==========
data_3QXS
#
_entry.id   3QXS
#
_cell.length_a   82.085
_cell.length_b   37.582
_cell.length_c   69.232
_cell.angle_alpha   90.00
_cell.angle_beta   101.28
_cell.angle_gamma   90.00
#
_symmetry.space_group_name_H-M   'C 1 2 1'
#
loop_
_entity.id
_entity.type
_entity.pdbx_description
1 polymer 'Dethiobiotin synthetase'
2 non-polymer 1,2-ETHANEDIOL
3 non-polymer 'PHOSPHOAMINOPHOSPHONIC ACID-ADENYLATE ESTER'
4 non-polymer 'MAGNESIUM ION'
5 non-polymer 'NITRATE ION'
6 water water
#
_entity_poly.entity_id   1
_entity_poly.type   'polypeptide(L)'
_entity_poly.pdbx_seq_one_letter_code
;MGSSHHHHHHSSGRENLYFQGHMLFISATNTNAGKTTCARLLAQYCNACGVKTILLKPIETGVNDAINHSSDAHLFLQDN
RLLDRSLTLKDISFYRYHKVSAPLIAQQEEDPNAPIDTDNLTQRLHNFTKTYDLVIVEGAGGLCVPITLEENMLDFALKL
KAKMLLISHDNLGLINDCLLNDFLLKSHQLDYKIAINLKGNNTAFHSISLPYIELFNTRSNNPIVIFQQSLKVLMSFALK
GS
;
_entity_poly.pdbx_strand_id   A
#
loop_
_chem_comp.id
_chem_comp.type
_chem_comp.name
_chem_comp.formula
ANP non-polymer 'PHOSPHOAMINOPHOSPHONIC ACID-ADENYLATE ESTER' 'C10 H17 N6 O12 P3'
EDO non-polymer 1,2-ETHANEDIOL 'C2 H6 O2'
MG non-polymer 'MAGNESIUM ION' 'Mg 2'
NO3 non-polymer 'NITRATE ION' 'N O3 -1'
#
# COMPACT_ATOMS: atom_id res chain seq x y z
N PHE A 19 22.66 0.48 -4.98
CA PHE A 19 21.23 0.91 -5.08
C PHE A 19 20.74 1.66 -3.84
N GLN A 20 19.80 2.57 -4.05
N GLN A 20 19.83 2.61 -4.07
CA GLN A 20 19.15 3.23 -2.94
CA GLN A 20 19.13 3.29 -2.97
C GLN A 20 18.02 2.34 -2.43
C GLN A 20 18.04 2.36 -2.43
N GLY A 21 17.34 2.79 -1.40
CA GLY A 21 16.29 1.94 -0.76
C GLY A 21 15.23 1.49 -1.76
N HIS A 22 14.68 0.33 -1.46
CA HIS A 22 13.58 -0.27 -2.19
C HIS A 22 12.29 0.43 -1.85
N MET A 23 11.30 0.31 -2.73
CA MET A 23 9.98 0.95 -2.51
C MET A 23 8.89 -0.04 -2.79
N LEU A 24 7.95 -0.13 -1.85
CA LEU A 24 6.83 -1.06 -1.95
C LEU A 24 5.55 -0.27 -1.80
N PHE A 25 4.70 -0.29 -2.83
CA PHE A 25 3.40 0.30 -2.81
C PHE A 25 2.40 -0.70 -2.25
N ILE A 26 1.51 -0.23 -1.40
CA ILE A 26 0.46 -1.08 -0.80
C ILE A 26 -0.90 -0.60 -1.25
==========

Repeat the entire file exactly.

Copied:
data_3QXS
#
_entry.id   3QXS
#
_cell.length_a   82.085
_cell.length_b   37.582
_cell.length_c   69.232
_cell.angle_alpha   90.00
_cell.angle_beta   101.28
_cell.angle_gamma   90.00
#
_symmetry.space_group_name_H-M   'C 1 2 1'
#
loop_
_entity.id
_entity.type
_entity.pdbx_description
1 polymer 'Dethiobiotin synthetase'
2 non-polymer 1,2-ETHANEDIOL
3 non-polymer 'PHOSPHOAMINOPHOSPHONIC ACID-ADENYLATE ESTER'
4 non-polymer 'MAGNESIUM ION'
5 non-polymer 'NITRATE ION'
6 water water
#
_entity_poly.entity_id   1
_entity_poly.type   'polypeptide(L)'
_entity_poly.pdbx_seq_one_letter_code
;MGSSHHHHHHSSGRENLYFQGHMLFISATNTNAGKTTCARLLAQYCNACGVKTILLKPIETGVNDAINHSSDAHLFLQDN
RLLDRSLTLKDISFYRYHKVSAPLIAQQEEDPNAPIDTDNLTQRLHNFTKTYDLVIVEGAGGLCVPITLEENMLDFALKL
KAKMLLISHDNLGLINDCLLNDFLLKSHQLDYKIAINLKGNNTAFHSISLPYIELFNTRSNNPIVIFQQSLKVLMSFALK
GS
;
_entity_poly.pdbx_strand_id   A
#
loop_
_chem_comp.id
_chem_comp.type
_chem_comp.name
_chem_comp.formula
ANP non-polymer 'PHOSPHOAMINOPHOSPHONIC ACID-ADENYLATE ESTER' 'C10 H17 N6 O12 P3'
EDO non-polymer 1,2-ETHANEDIOL 'C2 H6 O2'
MG non-polymer 'MAGNESIUM ION' 'Mg 2'
NO3 non-polymer 'NITRATE ION' 'N O3 -1'
#
# COMPACT_ATOMS: atom_id res chain seq x y z
N PHE A 19 22.66 0.48 -4.98
CA PHE A 19 21.23 0.91 -5.08
C PHE A 19 20.74 1.66 -3.84
N GLN A 20 19.80 2.57 -4.05
N GLN A 20 19.83 2.61 -4.07
CA GLN A 20 19.15 3.23 -2.94
CA GLN A 20 19.13 3.29 -2.97
C GLN A 20 18.02 2.34 -2.43
C GLN A 20 18.04 2.36 -2.43
N GLY A 21 17.34 2.79 -1.40
CA GLY A 21 16.29 1.94 -0.76
C GLY A 21 15.23 1.49 -1.76
N HIS A 22 14.68 0.33 -1.46
CA HIS A 22 13.58 -0.27 -2.19
C HIS A 22 12.29 0.43 -1.85
N MET A 23 11.30 0.31 -2.73
CA MET A 23 9.98 0.95 -2.51
C MET A 23 8.89 -0.04 -2.79
N LEU A 24 7.95 -0.13 -1.85
CA LEU A 24 6.83 -1.06 -1.95
C LEU A 24 5.55 -0.27 -1.80
N PHE A 25 4.70 -0.29 -2.83
CA PHE A 25 3.40 0.30 -2.81
C PHE A 25 2.40 -0.70 -2.25
N ILE A 26 1.51 -0.23 -1.40
CA ILE A 26 0.46 -1.08 -0.80
C ILE A 26 -0.90 -0.60 -1.25